Going through a divorce in Tennessee is probably something you never imagined would happen to you, and it can be a trying and emotional time. Part of the stress is setting your affairs in order, including who is to take what property.
In Tennessee, the way property is divided during a divorce is based on what is considered to be marital property and what is separate property. Separate property can be kept by the respective owners, but marital property is subject to state law in terms of how it is to be divided. Knowing which items of your property are defined as marital property can help you to plan better for the final divorce hearing.
According to the Tennessee state legislature, generally speaking, any property that either you or your spouse acquired during the course of your marriage is considered to be marital property. The term marital property also applies to any property that either of you gained at any point during the marriage. This includes anything up to the final date of the divorce hearing, which means that if you are in the midst of divorce proceedings and have not yet had your final hearing, any new property either of you acquires before that hearing is still subject to the state’s laws of property division.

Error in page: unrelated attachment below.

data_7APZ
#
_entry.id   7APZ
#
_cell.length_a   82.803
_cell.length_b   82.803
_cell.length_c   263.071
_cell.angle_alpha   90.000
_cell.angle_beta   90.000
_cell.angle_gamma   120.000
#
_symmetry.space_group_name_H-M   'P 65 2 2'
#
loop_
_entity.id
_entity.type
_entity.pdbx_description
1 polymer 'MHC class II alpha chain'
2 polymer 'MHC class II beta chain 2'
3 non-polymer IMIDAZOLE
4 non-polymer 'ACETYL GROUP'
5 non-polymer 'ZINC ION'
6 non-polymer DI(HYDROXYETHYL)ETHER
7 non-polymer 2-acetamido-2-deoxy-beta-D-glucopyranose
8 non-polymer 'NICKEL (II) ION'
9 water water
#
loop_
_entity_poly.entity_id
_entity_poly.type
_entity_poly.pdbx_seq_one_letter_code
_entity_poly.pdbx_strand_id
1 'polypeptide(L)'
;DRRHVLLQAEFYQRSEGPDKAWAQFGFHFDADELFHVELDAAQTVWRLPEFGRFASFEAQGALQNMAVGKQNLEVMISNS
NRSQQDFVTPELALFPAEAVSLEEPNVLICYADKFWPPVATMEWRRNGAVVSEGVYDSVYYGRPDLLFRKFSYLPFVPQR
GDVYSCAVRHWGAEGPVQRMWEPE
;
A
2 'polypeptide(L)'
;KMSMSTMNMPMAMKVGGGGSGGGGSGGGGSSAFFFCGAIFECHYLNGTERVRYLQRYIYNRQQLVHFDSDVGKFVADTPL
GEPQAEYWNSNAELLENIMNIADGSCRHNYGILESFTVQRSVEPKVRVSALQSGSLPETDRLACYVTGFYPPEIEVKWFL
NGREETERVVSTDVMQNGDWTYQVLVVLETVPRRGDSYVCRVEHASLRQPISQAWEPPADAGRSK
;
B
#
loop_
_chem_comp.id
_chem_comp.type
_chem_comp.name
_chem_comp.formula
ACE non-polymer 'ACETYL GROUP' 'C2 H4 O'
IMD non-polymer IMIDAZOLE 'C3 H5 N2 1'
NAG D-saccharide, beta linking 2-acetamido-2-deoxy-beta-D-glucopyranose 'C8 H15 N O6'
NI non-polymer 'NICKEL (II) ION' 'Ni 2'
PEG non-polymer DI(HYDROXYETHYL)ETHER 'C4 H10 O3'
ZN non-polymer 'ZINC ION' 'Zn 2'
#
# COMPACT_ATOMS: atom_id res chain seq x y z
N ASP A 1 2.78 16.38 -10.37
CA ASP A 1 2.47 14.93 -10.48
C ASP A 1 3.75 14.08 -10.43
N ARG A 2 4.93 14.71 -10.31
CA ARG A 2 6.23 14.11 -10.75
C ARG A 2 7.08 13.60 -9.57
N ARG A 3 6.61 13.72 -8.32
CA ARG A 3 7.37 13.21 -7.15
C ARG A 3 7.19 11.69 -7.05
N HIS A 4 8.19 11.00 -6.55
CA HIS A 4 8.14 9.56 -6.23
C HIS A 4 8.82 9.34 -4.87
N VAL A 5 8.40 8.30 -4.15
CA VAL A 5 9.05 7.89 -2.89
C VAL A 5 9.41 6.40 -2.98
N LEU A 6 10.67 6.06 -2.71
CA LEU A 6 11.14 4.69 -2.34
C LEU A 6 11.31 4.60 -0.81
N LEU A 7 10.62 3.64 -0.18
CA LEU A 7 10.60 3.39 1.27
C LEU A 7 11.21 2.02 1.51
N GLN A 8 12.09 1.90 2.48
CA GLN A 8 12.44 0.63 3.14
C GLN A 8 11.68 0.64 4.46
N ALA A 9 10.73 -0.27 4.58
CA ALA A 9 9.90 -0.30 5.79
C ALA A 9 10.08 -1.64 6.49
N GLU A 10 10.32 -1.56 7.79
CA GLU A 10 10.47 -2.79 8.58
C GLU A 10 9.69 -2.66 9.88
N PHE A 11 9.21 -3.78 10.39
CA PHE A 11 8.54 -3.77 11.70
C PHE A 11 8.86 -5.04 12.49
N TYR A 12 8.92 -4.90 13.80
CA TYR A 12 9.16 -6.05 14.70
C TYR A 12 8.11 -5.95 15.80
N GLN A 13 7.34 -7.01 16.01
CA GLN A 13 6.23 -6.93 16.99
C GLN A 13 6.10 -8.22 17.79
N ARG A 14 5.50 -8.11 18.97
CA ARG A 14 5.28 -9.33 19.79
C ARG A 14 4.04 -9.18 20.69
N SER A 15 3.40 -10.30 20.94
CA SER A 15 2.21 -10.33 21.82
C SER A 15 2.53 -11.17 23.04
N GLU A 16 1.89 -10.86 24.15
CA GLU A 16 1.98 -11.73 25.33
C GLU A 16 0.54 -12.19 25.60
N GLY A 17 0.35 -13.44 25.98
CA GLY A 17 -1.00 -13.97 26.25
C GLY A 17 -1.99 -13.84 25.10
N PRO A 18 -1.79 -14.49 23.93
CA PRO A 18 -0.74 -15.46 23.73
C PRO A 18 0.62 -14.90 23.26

A signed Marital Dissolution Agreement could be used to divide up property, too. This is basically a contract prior to your final divorce hearing.
There are, of course, exceptions and not all property either spouse gains rights to during the marriage will be considered marital. For instance, if a spouse inherits money and keeps it in a separate account in only his or her name, that inheritance money will most likely be considered separate property as it has not been transmuted to marital property.
Marital property during Legal Separation is an entirely different legal proceeding where property division is concerned. Speak with an attorney to discuss your specific situation and questions about marital property and how Tennessee laws may apply to your situation.